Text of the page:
“When we were in our mothers’ wombs, God had decided what he wanted us to be,” says Beverly “Guitar” Watkins, “and he wanted me to be a musician.” Upon seeing the 74-year-old Watkins play fiery guitar solos—often with her guitar slung behind her head—over her hard-edged mix of blues and early rock and roll, it is hard to disagree with the Lord’s designation. Even after over 50 years in the music business, Watkins still sees music as a vocation rather than a job. “Blues is a feeling,” says Watkins, “and I’m grateful I’ve had a lot of opportunities to go out and share the blues.”
Watkins’ musical life began in ’40s rural Georgia, where she did not have much growing up. “We didn’t have electric lights in the country back in those days. We used kerosene lamps for light,” reflects Watkins. “The only thing we had to play was regular acoustic guitars and upright pianos, and we had to use a horse and wagon to get around.” Despite her underprivileged upbringing, Watkins’ aunt—also a musician—gave then eight-year-old Beverly a guitar to bring her into the family’s close relationship with music. “My granddaddy was a crop sharer, and there would be a big party called the bon dance whenever they finished getting the crops together,” says Watkins. “They’d have a banjo, washboards, and a fiddle. My granddaddy played banjo, and I’d go and sit beside him while he played.”
Watkins soon used music to begin establishing a career. “In my high-school days, I went on the road with Piano Red Perryman as a rhythm guitarist,” says Watkins. “His first band was Piano Red and the Meter Tones. We played around towns surrounding Atlanta.” Piano Red and his band soon found international fame behind the raucous hit “Dr. Feelgood,” its boisterous piano and driving rhythms an influence on Watkins’ music to this day. After the dissolution of the Meter Tones, Watkins continued to tour with various artists such as Eddie Tigner and opened for the likes of Ray Charles and James Brown.
Unfortunately, as Watkins entered the 1980s, she found herself playing to a continually shrinking community of devoted fans. However, Watkins experienced a renaissance in the late ’90s when she joined the Music Maker Relief Foundation’s stable of artists. Music Maker specializes in supporting struggling artists who perform roots music of the American South and, through the foundation, Watkins has been featured in several package tours, including the Winston’s Blues Revival tour and the Women of the Blues “Hot Mamas” tour. Joining Music Maker led to a dramatic career resurrection for Watkins, enabling her to tour around the world and—at age 60—release her debut solo album, Back in Business, in 1999. “With Music Maker, I’ve been to Paris, Italy, Australia, Argentina, and London,” says Watkins. “It just goes on and on.”
Watkins made her greatest comeback of all in 2005: fighting and beating lung cancer. “I am going on eight years as a lung-cancer survivor,” beams Watkins. While her battle for health sidelined her for a few years, she is thankful for a second chance. “This is a gift from God,” says Watkins, “and I thank him today.” She even views the experience as helping deepen her spirituality. “I give it all to the Lord,” says Watkins. “This has brought me closer to him.”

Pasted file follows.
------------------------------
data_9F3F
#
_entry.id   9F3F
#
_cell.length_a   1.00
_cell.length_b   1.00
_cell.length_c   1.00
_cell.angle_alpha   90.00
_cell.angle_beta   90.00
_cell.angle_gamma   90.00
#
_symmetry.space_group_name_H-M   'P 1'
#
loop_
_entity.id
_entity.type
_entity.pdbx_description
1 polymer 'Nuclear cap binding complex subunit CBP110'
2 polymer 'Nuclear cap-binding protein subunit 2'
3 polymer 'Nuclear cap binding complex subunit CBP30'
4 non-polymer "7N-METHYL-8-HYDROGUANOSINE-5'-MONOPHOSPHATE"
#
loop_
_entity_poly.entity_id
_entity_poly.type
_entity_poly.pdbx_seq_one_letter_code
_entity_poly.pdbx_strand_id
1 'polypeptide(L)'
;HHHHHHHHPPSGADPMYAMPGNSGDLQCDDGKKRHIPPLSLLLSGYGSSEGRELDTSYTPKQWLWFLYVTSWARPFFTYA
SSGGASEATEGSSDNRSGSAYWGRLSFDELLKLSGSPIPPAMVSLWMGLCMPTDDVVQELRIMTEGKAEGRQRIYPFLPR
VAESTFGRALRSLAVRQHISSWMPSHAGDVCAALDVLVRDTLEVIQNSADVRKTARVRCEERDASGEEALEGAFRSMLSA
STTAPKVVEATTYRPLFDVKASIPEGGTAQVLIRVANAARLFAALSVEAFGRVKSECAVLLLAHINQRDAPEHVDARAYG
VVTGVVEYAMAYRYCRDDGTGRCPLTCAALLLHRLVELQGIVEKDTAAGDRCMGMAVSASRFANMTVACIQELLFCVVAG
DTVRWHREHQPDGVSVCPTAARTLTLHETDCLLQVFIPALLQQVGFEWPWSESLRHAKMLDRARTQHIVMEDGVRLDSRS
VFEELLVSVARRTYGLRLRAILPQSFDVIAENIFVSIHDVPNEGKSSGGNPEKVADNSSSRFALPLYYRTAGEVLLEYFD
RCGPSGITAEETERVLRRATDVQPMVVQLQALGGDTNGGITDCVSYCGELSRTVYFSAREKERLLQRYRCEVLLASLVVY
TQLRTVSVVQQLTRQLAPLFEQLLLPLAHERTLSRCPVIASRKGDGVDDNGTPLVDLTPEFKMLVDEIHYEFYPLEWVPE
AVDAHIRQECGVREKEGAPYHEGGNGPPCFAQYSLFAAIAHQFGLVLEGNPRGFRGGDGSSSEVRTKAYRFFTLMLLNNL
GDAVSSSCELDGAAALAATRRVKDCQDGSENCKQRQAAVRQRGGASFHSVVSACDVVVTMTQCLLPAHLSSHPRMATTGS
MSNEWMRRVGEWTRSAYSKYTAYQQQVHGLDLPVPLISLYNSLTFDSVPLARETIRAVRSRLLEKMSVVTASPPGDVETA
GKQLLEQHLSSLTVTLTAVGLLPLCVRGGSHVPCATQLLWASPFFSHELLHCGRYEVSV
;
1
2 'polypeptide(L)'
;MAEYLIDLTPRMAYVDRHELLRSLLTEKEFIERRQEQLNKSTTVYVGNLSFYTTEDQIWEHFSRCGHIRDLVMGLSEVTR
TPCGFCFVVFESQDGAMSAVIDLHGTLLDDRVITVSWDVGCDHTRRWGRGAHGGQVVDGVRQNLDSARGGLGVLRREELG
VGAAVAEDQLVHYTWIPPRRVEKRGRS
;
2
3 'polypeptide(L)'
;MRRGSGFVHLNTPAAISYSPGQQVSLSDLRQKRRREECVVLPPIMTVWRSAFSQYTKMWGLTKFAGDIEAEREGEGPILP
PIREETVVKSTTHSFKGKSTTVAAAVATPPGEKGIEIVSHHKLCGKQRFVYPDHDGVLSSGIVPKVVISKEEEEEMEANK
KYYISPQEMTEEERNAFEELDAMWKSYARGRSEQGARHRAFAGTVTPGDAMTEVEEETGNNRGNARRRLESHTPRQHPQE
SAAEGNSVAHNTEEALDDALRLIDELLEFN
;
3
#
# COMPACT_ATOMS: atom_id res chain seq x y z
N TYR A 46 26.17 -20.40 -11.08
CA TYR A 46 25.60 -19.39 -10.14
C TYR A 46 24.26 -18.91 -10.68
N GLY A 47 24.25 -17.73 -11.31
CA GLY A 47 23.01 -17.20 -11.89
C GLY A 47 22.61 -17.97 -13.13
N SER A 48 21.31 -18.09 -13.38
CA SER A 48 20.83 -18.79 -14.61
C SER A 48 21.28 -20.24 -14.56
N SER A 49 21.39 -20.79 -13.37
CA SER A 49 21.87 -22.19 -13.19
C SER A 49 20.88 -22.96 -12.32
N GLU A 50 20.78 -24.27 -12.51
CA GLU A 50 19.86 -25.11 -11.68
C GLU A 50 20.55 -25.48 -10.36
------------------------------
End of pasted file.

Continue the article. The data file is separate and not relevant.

Upon remission, Watkins began to use music to give back to her community, playing in nursing homes and churches along with clubs and festivals in the Atlanta area. The revitalized Watkins soon enlisted the help of a new backing band, which she named the Meter Tones in honor of her past group. The band features like-minded members such as bassist Michael Petty, drummer Betsy Ann Dukes, a retired schoolteacher keyboardist simply named “Mojo,” and trumpeter John Perkinson, who played with Count Basie and also accompanies Watkins to teach music to schoolchildren through the Jazz Foundation. Using music to enrich others’ lives has also reconnected Watkins to her own roots. “My aunt had a group called the Haze Sisters, and they would play gospel in different churches in Georgia,” says Watkins. “I still play at Jonas Chapel in Commerce, Georgia every first and third Sunday.” Through beating the odds against cancer and a career revival, Watkins has learned that music means more than packing clubs; it is about serving something greater than oneself.
Since her comeback, Watkins has been the recipient of nine music awards, including a Grammy from Europe for her 2007 release, Don’t Mess With Miss Watkins. Despite being 74 with over 50 years of experience in the music industry, Watkins shows no signs of slowing down. “I’m going to play until the Lord says I’m through,” says Watkins. “Right now, I’m planning to get some stuff together and do another CD.” Even after decades in the business, Watkins is still excited about music and grateful for the opportunities it keeps presenting her. “I enjoy traveling and meeting different people,” says Watkins. “Playing keeps me going, keeps me motivated.”
Beverly “Guitar” Watkins at the 2013 Crescent City Blues and BBQ Festival
Sunday, October 20
3:15pm – 4:30pm
Camp Street Stage
Lafayette Square Park
540 St. Charles Ave.
FREE | All Ages
More Info: www.jazzandheritage.org/blues-fest